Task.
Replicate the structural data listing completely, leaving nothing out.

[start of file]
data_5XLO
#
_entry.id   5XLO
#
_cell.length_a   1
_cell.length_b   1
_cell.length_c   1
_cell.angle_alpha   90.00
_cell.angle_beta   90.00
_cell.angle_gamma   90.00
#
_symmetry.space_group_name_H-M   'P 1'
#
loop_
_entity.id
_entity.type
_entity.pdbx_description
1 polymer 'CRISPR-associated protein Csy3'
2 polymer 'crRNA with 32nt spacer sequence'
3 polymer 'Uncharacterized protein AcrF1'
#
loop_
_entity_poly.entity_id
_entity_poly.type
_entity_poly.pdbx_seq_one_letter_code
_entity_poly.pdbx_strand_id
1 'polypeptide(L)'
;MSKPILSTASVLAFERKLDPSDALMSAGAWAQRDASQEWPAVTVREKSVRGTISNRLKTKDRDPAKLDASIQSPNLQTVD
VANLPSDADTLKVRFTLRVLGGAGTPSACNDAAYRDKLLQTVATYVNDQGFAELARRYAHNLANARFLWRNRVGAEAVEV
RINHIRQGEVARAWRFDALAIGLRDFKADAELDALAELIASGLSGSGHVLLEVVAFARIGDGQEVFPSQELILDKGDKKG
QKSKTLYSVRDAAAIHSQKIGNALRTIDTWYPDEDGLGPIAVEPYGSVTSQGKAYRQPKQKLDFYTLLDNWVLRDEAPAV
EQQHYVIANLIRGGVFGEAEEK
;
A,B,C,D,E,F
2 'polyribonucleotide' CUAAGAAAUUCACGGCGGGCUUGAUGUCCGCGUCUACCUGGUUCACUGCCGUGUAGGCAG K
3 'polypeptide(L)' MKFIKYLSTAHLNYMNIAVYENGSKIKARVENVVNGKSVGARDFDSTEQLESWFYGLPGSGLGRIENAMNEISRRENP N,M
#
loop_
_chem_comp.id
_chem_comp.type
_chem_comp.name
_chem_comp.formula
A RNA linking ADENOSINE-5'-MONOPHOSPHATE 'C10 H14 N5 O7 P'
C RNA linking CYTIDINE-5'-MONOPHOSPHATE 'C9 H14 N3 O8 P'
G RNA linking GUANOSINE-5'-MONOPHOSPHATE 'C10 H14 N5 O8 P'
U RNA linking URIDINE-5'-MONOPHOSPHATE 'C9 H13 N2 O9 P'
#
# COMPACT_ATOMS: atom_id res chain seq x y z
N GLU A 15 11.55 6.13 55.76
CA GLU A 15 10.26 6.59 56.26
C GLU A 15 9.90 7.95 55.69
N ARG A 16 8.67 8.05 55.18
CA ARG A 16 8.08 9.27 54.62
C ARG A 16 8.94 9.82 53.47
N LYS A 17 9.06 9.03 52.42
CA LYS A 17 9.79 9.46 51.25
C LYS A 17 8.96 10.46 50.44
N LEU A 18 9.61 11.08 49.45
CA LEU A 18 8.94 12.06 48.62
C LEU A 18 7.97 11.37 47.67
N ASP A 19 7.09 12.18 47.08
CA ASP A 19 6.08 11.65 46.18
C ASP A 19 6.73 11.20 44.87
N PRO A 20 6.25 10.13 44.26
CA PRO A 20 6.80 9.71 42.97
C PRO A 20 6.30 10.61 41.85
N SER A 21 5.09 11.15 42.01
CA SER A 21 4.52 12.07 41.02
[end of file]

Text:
data_5XLO
#
_entry.id   5XLO
#
_cell.length_a   1
_cell.length_b   1
_cell.length_c   1
_cell.angle_alpha   90.00
_cell.angle_beta   90.00
_cell.angle_gamma   90.00
#
_symmetry.space_group_name_H-M   'P 1'
#
loop_
_entity.id
_entity.type
_entity.pdbx_description
1 polymer 'CRISPR-associated protein Csy3'
2 polymer 'crRNA with 32nt spacer sequence'
3 polymer 'Uncharacterized protein AcrF1'
#
loop_
_entity_poly.entity_id
_entity_poly.type
_entity_poly.pdbx_seq_one_letter_code
_entity_poly.pdbx_strand_id
1 'polypeptide(L)'
;MSKPILSTASVLAFERKLDPSDALMSAGAWAQRDASQEWPAVTVREKSVRGTISNRLKTKDRDPAKLDASIQSPNLQTVD
VANLPSDADTLKVRFTLRVLGGAGTPSACNDAAYRDKLLQTVATYVNDQGFAELARRYAHNLANARFLWRNRVGAEAVEV
RINHIRQGEVARAWRFDALAIGLRDFKADAELDALAELIASGLSGSGHVLLEVVAFARIGDGQEVFPSQELILDKGDKKG
QKSKTLYSVRDAAAIHSQKIGNALRTIDTWYPDEDGLGPIAVEPYGSVTSQGKAYRQPKQKLDFYTLLDNWVLRDEAPAV
EQQHYVIANLIRGGVFGEAEEK
;
A,B,C,D,E,F
2 'polyribonucleotide' CUAAGAAAUUCACGGCGGGCUUGAUGUCCGCGUCUACCUGGUUCACUGCCGUGUAGGCAG K
3 'polypeptide(L)' MKFIKYLSTAHLNYMNIAVYENGSKIKARVENVVNGKSVGARDFDSTEQLESWFYGLPGSGLGRIENAMNEISRRENP N,M
#
loop_
_chem_comp.id
_chem_comp.type
_chem_comp.name
_chem_comp.formula
A RNA linking ADENOSINE-5'-MONOPHOSPHATE 'C10 H14 N5 O7 P'
C RNA linking CYTIDINE-5'-MONOPHOSPHATE 'C9 H14 N3 O8 P'
G RNA linking GUANOSINE-5'-MONOPHOSPHATE 'C10 H14 N5 O8 P'
U RNA linking URIDINE-5'-MONOPHOSPHATE 'C9 H13 N2 O9 P'
#
# COMPACT_ATOMS: atom_id res chain seq x y z
N GLU A 15 11.55 6.13 55.76
CA GLU A 15 10.26 6.59 56.26
C GLU A 15 9.90 7.95 55.69
N ARG A 16 8.67 8.05 55.18
CA ARG A 16 8.08 9.27 54.62
C ARG A 16 8.94 9.82 53.47
N LYS A 17 9.06 9.03 52.42
CA LYS A 17 9.79 9.46 51.25
C LYS A 17 8.96 10.46 50.44
N LEU A 18 9.61 11.08 49.45
CA LEU A 18 8.94 12.06 48.62
C LEU A 18 7.97 11.37 47.67
N ASP A 19 7.09 12.18 47.08
CA ASP A 19 6.08 11.65 46.18
C ASP A 19 6.73 11.20 44.87
N PRO A 20 6.25 10.13 44.26
CA PRO A 20 6.80 9.71 42.97
C PRO A 20 6.30 10.61 41.85
N SER A 21 5.09 11.15 42.01
CA SER A 21 4.52 12.07 41.02